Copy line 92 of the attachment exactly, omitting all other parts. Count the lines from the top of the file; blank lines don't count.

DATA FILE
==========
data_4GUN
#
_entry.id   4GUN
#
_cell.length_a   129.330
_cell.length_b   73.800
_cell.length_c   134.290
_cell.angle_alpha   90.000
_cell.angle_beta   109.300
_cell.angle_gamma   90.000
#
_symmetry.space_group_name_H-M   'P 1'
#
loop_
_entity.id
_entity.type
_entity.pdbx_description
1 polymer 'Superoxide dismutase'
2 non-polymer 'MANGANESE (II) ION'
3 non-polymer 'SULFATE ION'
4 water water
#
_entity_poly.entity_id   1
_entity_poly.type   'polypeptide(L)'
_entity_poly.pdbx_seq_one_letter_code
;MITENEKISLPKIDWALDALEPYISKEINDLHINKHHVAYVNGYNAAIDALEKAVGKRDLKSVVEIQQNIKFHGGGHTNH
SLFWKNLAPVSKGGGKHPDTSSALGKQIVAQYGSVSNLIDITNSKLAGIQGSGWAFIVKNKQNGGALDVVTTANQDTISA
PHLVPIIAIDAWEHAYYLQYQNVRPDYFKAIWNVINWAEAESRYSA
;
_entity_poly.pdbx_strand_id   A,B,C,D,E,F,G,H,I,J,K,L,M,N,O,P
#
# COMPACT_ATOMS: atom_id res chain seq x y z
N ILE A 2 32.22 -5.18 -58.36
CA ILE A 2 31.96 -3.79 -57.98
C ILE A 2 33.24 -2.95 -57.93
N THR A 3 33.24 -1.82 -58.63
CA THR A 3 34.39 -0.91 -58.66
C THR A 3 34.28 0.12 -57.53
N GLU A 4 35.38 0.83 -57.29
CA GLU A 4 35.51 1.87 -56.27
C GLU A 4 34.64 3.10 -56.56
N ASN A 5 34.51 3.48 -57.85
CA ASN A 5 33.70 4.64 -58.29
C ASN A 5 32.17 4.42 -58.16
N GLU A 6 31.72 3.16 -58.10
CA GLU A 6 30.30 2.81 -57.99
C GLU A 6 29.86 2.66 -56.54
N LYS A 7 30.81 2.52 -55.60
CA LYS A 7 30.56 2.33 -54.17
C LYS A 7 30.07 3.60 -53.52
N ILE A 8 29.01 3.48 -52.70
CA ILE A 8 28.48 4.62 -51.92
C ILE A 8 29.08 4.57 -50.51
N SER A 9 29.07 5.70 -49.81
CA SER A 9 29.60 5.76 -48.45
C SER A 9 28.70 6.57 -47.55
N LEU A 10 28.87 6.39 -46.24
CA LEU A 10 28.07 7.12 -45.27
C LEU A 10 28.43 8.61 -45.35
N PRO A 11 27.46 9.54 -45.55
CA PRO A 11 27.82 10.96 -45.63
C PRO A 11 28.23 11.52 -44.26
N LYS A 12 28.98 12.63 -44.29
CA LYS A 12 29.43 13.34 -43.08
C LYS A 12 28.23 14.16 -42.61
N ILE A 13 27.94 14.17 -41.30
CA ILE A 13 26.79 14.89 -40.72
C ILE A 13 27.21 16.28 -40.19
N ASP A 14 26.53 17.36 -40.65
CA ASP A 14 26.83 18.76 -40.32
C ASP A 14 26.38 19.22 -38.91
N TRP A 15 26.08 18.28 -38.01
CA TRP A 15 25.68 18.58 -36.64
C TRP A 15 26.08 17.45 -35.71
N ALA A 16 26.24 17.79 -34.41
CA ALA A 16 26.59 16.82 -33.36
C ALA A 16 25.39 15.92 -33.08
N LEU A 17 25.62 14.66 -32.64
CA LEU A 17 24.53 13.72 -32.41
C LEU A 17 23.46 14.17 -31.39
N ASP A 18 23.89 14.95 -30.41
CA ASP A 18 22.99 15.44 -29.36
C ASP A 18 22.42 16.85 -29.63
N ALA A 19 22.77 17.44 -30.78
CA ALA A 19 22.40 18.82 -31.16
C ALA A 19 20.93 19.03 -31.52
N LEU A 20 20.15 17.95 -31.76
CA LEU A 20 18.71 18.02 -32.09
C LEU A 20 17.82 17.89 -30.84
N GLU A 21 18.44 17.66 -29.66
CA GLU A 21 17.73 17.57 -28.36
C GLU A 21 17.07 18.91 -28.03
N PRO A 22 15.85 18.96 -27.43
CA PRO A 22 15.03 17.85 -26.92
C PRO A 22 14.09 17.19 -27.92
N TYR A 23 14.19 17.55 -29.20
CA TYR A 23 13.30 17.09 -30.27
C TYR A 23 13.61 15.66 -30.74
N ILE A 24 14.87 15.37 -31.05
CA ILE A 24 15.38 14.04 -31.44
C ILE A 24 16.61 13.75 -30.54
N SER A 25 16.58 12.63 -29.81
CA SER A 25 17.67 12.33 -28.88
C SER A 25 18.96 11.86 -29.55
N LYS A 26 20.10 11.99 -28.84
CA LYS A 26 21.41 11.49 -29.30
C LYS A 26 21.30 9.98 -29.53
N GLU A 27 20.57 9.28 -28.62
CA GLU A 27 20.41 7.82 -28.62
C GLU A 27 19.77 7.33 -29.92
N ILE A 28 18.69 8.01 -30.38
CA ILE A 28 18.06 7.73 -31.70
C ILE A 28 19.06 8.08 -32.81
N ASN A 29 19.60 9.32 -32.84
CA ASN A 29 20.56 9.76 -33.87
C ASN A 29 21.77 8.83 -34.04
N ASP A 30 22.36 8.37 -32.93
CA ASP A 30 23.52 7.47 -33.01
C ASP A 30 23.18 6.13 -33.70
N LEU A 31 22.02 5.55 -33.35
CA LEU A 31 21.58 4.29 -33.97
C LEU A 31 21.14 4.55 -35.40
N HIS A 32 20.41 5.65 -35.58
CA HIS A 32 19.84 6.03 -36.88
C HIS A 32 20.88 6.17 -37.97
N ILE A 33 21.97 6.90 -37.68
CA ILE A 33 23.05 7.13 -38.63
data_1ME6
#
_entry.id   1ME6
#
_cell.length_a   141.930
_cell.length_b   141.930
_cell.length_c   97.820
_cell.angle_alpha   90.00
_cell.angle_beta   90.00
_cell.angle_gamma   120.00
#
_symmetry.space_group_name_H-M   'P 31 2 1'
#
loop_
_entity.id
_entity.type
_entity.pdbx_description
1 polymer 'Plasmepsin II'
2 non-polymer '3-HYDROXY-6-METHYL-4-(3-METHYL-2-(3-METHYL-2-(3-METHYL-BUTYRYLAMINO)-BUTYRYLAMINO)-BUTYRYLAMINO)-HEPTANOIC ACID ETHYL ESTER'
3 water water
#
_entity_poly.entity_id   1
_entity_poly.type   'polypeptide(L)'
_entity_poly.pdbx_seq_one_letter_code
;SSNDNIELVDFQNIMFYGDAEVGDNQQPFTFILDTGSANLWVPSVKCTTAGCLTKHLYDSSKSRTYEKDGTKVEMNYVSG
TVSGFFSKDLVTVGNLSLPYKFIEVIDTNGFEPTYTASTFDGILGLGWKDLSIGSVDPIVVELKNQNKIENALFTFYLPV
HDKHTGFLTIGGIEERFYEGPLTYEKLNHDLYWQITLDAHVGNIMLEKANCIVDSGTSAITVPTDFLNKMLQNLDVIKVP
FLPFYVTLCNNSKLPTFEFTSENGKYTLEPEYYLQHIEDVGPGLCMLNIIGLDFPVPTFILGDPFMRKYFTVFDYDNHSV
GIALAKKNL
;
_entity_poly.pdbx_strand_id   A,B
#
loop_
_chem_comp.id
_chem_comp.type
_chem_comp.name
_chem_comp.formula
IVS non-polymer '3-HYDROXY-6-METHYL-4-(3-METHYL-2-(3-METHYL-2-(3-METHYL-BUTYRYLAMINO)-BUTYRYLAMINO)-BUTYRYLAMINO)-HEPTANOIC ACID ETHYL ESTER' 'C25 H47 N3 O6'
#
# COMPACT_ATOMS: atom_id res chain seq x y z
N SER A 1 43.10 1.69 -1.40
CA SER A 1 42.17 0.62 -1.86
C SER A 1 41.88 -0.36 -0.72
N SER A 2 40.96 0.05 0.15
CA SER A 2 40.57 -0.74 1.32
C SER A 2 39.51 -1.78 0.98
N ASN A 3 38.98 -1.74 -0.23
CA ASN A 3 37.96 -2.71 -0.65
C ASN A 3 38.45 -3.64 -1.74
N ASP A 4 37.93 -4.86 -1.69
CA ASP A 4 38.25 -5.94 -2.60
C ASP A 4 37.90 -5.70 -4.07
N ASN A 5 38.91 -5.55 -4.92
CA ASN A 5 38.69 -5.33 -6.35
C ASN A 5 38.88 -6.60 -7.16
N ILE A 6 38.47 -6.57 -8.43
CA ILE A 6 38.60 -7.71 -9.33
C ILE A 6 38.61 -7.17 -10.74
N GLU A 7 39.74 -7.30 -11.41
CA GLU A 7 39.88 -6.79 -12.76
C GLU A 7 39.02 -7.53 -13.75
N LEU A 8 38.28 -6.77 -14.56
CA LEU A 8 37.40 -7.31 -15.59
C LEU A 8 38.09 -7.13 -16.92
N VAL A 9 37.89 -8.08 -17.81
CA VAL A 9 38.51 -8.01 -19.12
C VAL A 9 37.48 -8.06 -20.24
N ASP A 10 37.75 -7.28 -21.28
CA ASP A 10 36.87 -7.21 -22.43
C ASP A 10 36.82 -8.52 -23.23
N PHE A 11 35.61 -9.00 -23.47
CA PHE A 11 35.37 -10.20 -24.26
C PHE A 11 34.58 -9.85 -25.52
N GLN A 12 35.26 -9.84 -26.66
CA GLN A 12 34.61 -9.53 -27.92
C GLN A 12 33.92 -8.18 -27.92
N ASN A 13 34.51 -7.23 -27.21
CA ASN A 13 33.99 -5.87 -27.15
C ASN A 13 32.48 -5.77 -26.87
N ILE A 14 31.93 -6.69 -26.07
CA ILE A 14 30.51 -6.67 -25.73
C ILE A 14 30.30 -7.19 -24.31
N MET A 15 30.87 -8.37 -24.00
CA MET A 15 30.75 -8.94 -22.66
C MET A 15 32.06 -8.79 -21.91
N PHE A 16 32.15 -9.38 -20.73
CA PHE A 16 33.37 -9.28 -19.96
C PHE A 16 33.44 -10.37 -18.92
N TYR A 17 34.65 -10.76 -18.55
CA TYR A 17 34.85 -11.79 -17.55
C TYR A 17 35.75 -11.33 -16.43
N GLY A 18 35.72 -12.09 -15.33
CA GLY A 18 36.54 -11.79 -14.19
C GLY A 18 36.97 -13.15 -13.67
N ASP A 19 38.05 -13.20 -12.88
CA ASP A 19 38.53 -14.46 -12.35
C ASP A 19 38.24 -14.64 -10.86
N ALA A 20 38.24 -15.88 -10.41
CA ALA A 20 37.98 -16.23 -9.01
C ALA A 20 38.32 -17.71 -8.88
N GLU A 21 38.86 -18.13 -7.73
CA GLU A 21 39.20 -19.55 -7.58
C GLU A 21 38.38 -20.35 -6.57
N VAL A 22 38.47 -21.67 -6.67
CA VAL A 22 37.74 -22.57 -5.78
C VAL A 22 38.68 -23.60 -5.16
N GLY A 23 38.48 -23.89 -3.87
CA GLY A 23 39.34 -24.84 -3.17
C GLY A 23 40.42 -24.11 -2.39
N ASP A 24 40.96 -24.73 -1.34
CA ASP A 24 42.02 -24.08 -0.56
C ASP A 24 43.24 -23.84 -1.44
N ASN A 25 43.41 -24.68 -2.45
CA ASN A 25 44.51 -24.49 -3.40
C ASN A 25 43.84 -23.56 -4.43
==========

C GLU A 21 17.07 18.91 -28.03